An amazing display of mashup skills that works brilliantly as both a commentary on the current state of music and copyright and as a musical piece.
I think the reason I reacted so strongly to the movie is that it was very nostalgic for me.
Unapologetically harsh at times, it’s not particularly pleasant stuff, but for what it is, it’s really quite good.
Although the album lacks some of the fire that Jones packs into her live performance, I prefer the subtler performances here.
For the most part, it’s an adventure that is not as worth taking as all the hype might lead you to think.
This album glows like a little gem, and is there whenever I need comforting or just want to give my ears a treat.
On this mostly instrumental EP, Dirge trudges along with heavy drums and mellow guitar and a bit of grief.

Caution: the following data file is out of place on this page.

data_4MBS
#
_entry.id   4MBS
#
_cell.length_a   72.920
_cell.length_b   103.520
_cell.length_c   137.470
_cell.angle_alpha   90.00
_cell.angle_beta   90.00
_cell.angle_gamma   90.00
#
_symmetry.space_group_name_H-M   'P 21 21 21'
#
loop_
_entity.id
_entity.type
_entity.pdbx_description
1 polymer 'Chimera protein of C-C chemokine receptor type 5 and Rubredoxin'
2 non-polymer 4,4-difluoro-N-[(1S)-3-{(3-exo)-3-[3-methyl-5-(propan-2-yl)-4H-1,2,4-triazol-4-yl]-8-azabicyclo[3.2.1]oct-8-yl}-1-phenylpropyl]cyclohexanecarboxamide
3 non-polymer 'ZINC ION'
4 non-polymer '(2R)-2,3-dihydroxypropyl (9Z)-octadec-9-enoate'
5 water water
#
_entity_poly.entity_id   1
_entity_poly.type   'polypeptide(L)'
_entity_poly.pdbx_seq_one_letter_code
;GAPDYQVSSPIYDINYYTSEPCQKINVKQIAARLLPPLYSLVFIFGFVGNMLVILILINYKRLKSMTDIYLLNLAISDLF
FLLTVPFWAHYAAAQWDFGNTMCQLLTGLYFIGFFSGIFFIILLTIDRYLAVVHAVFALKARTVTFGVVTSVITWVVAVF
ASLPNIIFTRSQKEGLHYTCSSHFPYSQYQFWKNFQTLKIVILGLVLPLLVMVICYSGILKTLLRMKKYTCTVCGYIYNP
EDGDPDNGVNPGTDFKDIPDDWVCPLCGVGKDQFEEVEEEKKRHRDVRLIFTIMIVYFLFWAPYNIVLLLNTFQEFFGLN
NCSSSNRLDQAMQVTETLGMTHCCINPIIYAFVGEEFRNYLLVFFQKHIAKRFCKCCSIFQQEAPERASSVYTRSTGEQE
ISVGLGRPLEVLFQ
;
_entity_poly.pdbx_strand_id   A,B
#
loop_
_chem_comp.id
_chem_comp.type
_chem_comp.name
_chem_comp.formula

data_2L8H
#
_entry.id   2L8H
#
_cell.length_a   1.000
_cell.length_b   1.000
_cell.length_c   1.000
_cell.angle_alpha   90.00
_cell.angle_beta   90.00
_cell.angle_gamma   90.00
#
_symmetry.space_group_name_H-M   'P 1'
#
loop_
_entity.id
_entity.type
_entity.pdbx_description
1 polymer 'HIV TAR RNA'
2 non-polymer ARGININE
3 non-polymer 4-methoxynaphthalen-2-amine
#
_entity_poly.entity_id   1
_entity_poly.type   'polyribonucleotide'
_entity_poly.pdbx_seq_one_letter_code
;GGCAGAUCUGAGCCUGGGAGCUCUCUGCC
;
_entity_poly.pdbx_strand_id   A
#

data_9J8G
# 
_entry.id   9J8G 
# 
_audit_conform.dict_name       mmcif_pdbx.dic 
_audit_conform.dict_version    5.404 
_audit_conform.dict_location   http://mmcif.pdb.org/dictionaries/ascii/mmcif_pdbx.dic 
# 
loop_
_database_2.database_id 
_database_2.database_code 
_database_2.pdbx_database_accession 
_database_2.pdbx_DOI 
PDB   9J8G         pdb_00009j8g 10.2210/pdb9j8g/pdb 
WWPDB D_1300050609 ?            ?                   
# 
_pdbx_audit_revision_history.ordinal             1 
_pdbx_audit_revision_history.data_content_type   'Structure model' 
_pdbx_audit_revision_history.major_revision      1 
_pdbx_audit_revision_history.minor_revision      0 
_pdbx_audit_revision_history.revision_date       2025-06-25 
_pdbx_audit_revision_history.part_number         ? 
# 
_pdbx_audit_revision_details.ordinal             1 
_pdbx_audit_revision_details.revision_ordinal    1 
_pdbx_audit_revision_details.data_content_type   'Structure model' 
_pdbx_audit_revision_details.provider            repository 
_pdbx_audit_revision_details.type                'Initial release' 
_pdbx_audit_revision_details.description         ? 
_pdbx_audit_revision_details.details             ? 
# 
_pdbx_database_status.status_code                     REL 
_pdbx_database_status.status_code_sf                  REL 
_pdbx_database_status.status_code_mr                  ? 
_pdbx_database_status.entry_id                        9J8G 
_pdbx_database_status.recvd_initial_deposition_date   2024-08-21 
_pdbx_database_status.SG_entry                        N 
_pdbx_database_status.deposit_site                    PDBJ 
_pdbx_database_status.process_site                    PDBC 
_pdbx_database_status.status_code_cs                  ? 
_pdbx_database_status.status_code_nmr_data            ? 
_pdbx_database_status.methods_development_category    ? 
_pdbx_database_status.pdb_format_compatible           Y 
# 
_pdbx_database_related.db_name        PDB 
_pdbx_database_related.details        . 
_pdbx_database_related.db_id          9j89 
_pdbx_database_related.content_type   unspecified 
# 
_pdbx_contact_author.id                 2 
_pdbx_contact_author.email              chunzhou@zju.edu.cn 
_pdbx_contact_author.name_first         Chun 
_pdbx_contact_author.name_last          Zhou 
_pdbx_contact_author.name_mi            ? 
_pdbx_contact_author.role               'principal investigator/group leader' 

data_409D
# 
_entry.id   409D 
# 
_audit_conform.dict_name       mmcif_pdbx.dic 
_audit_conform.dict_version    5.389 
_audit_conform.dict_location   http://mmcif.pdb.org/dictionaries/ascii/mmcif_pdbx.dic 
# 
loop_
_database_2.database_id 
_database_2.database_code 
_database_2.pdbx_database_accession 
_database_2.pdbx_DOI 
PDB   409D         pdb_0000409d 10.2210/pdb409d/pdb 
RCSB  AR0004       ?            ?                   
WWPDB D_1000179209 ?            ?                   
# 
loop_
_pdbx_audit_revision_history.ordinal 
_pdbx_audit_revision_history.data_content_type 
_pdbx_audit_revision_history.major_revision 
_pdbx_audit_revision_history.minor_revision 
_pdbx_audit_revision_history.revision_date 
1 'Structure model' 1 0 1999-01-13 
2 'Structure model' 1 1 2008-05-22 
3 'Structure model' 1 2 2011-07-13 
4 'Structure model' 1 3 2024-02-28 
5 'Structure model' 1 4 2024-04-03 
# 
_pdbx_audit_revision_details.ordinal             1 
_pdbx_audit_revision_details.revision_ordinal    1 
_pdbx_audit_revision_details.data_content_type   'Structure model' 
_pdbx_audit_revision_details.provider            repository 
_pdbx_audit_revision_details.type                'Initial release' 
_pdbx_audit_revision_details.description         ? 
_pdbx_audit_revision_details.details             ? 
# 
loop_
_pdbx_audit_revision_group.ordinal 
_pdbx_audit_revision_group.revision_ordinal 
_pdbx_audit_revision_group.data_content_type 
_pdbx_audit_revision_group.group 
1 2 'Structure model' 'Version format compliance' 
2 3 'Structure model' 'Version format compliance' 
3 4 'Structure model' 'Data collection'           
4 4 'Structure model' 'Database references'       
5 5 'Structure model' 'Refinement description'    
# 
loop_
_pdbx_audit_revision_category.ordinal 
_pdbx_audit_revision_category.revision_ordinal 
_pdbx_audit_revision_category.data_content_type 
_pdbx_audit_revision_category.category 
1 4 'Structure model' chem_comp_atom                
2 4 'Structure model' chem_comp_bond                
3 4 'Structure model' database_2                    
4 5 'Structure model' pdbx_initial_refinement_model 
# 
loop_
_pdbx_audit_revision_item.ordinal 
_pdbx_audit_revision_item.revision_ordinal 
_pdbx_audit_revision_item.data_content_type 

As the film continues, it gradually becomes a treatise on the all-too common topic these days of modern alienation.
‘The Ninth Day’ is a thoroughly engaging and thought-provoking thriller from start to finish.
The film never lives up its vast potential but consistently underperforms right through the lackluster ending.
Although the film has several double crosses and twist or two, it’s the furthest thing from a crime thriller that you could find.
Niceland is not a bad movie, but it fails simply because it doesn’t seem to trust the audience at all.
A Polish prison film that raises interesting questions about the law and morality in general.
No doubt about it, Innocence is a very impressive work, but I’m lefting wanting even more.
House of Flying Daggers has moments of brilliance that are simply unmatched.
A haunting and ominous treatise on memory, space, death, and sin.
An intriguing premise is pretty much squandered on a finale that’s derivative and underwhelming.
A smart script and some amazing acting keep this quirky philosophical movie running at a good pace.